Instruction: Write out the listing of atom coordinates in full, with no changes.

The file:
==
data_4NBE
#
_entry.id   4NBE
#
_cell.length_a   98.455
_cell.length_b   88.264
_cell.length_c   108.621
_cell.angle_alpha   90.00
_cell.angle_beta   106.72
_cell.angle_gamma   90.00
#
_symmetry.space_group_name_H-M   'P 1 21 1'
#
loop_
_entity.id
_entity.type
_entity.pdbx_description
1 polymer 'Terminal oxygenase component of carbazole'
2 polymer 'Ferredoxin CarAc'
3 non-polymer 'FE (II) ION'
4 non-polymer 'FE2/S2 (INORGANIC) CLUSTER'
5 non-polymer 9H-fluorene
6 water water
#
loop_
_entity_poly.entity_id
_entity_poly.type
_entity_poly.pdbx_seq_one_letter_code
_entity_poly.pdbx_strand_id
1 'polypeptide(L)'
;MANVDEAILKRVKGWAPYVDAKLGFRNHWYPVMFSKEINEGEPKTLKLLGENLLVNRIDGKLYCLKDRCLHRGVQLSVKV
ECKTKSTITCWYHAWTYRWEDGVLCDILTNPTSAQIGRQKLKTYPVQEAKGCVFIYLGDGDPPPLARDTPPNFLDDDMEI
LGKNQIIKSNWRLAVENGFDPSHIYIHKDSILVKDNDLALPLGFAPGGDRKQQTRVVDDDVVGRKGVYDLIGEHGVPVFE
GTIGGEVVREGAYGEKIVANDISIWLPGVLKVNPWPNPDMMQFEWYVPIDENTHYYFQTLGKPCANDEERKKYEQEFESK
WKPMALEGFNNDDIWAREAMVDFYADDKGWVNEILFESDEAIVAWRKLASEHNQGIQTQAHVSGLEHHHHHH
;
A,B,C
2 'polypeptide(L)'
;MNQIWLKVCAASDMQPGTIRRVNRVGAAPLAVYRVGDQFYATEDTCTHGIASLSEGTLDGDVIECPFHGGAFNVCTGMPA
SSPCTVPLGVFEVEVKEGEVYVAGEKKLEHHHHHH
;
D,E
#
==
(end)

data_4NBE
#
_entry.id   4NBE
#
_cell.length_a   98.455
_cell.length_b   88.264
_cell.length_c   108.621
_cell.angle_alpha   90.00
_cell.angle_beta   106.72
_cell.angle_gamma   90.00
#
_symmetry.space_group_name_H-M   'P 1 21 1'
#
loop_
_entity.id
_entity.type
_entity.pdbx_description
1 polymer 'Terminal oxygenase component of carbazole'
2 polymer 'Ferredoxin CarAc'
3 non-polymer 'FE (II) ION'
4 non-polymer 'FE2/S2 (INORGANIC) CLUSTER'
5 non-polymer 9H-fluorene
6 water water
#
loop_
_entity_poly.entity_id
_entity_poly.type
_entity_poly.pdbx_seq_one_letter_code
_entity_poly.pdbx_strand_id
1 'polypeptide(L)'
;MANVDEAILKRVKGWAPYVDAKLGFRNHWYPVMFSKEINEGEPKTLKLLGENLLVNRIDGKLYCLKDRCLHRGVQLSVKV
ECKTKSTITCWYHAWTYRWEDGVLCDILTNPTSAQIGRQKLKTYPVQEAKGCVFIYLGDGDPPPLARDTPPNFLDDDMEI
LGKNQIIKSNWRLAVENGFDPSHIYIHKDSILVKDNDLALPLGFAPGGDRKQQTRVVDDDVVGRKGVYDLIGEHGVPVFE
GTIGGEVVREGAYGEKIVANDISIWLPGVLKVNPWPNPDMMQFEWYVPIDENTHYYFQTLGKPCANDEERKKYEQEFESK
WKPMALEGFNNDDIWAREAMVDFYADDKGWVNEILFESDEAIVAWRKLASEHNQGIQTQAHVSGLEHHHHHH
;
A,B,C
2 'polypeptide(L)'
;MNQIWLKVCAASDMQPGTIRRVNRVGAAPLAVYRVGDQFYATEDTCTHGIASLSEGTLDGDVIECPFHGGAFNVCTGMPA
SSPCTVPLGVFEVEVKEGEVYVAGEKKLEHHHHHH
;
D,E
#